Tag Archives: Jean-Pierre Léaud

Lucas Belvaux – Pour rire! (1996)

Alice is a successful barrister who lives with her stay-at-home boyfriend Nicholas. When their mutual friend Juliette splits up with her partner Michel, Nicholas takes solace in the fact that his relationship with Alice is a stable one. He does not realise that Alice has been seeing another man, a handsome sports photographer, Gaspard, for the past few months. When he discovers the truth, Nicholas goes to extreme lengths to gain Gaspard’s confidence, with the intention of sabotaging the affair… Read More »

Bertrand Bonello – Le pornographe AKA The Pornographer (2001)

Jacques Laurent made pornographic films in the 1970s and ’80s, but had put that aside for 20 years. His artistic ideas, born of the ’60s counter-culture, had elevated the entire genre. Older and paunchier, he is now directing a porno again. Jacques’s artistry clashes with his financially-troubled producer’s ideas about shooting hard-core sex. Jacques has been estranged from his son Joseph for years, since the son first learned the nature of the family business. They are now speaking again. Joseph and his friends want to recapture the idealism of 1968 with a protest. Separated from his wife, Jacques strives for personal renewal with plans to build a new house by himself… Read More »

Various – L’amour à vingt ans AKA Love at Twenty (1962)

IMDB says:
“Love at Twenty” unites five directors from around the world to present their different perspectives on what love really is at the age of 20. The episodes are united with the score of Georges Delerue and still photos of Henri Cartier-Bresson. The directors create their peculiar scenarios with Truffaut revisiting Antoine Doinel, this time finding some meaning to his life while getting involved with a girl; Renzo Rossellini’s episode about an abandoned mistress; Ishihara’s tale about an obsessive love; Ophüls’ story about a pregnant woman trying to plot against the baby’s father; and Wajda presenting a confusing relationship between people from different generations. Read More »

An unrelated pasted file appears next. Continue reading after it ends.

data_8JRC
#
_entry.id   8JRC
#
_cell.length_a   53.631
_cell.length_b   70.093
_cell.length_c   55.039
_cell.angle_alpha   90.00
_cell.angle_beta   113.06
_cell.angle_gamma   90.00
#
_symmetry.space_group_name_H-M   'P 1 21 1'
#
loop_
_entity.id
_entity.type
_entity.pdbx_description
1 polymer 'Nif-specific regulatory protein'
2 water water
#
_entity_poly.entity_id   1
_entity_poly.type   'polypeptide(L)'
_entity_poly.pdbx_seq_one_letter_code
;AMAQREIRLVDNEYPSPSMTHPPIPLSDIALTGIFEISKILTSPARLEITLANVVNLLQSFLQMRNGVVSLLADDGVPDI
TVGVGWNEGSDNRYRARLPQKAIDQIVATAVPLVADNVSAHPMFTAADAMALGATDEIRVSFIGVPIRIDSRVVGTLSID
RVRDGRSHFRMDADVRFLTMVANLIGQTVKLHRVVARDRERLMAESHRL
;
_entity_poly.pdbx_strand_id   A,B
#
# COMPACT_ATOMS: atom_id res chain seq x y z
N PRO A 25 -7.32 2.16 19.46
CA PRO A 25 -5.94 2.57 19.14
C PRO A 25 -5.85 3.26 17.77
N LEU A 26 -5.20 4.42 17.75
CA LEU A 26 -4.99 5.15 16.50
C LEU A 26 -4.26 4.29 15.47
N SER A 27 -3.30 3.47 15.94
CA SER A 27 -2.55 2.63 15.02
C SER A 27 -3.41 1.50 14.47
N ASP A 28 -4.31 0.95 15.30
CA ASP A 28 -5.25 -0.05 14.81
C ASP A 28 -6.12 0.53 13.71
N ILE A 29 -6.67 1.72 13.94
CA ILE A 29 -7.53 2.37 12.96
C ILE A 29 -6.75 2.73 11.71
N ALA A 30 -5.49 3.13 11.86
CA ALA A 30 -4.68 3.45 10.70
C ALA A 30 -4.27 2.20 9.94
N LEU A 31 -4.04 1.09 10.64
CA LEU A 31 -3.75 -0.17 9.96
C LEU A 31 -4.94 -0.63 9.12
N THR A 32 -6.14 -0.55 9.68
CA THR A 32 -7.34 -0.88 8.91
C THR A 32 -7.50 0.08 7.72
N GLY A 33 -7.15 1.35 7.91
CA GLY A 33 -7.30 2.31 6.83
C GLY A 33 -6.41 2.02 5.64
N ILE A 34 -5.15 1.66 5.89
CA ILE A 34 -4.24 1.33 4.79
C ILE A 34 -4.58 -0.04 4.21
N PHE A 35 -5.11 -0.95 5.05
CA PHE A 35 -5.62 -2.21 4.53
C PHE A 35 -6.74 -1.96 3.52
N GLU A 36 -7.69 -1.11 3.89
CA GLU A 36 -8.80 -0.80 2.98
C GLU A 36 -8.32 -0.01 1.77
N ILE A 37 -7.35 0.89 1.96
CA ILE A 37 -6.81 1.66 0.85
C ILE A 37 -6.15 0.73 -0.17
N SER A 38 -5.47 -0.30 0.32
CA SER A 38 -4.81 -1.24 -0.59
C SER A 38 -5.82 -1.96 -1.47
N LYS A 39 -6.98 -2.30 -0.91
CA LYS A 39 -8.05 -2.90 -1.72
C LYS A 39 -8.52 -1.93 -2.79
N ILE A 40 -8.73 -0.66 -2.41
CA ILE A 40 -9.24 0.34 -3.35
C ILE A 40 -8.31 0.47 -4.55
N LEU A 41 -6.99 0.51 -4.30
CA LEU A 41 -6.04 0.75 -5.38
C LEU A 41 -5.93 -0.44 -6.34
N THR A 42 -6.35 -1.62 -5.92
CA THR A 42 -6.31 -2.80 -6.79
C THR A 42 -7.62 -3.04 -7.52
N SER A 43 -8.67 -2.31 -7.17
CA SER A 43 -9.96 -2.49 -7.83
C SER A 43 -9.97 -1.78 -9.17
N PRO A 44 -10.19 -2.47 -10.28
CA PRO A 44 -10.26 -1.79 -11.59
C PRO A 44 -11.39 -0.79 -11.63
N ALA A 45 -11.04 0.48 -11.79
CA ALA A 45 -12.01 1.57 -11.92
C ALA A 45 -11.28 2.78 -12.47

Aki Kaurismäki – I Hired a Contract Killer (1990)

Quote:
In this Finnish comedy, which features all-English dialogue and nary a Scandanavian in it, Henri Boulanger (Jean-Pierre Leaud), is a colorless English civil servant, who was given a speedy retirement when his agency was “privatized,” complete with a gold watch. His life is so barren that removing even the empty activities of his job makes it not worth living, so he attempts suicide by sticking his head in a gas oven – just as a gas service strike gets underway. Frustrated, he takes his savings from the bank and heads off to hire a contract killer to take his life from him. Then he really begins to enjoy life – so much so, that now he wants to avoid his imminent demise. —Clarke Fountain, Rovi Read More »

Jean Eustache – La maman et la putain (1973)

A few days of a dandyish French intellectual in his late 20s named Alexandre (Jean-Pierre Leaud), who’s living with and supported by his lover, Marie (Bernadette Lafont); she’s in her mid-30s and runs a small boutique. In the first scene he borrows a neighbor’s car and tracks down a former girlfriend, Gilberte (Isabelle Weingarten), who’s just started a new semester at the Sorbonne, and tries to persuade her to marry him, only to discover that she’s just agreed to marry someone else. (We and Alexandre briefly glimpse Gilberte with her husband, played by Eustache, toward the end of the film, in the liquor section of a department store.) After hanging out with an equally idle friend (Jacques Renard) at the Deux Magots cafe, Alexandre follows a young woman after she leaves a nearby table, asks for her phone number, and scores; the remainder of the film is devoted to his courting of her. Read More »

Jean Eustache – Le Père Noël a les yeux bleus aka Santa Claus Has Blue Eyes (1966)

Quote:
The hard life of a young man in the provinces of France in the ’60s when you want to seduce girls or even just have a talk with them. Read More »

Jean-Luc Godard – La chinoise [+commentary] (1967)

Synopsis:
Born in a decade of political turmoil, La Chinoise has become a cinematic marker for the significant historical events that surrounded its creation. Five Parisian students, their political awareness aroused by Chairman Mao’s Little Red Book and the Chinese Cultural Revolution, envision an overthrow of Western governmental systems – which they aim to bring about through acts of terrorism. One of Godard’s most brilliant films of the 60s, its success lies in the rejection of traditional narrative techniques: it is a dialectical charade which is as disturbing as it is comical. Though criticised in its day as a political manipulation, La Chinoise has proven alarmingly prophetic and its impact on audiences during the late 60s is echoed amongst viewers today. Read More »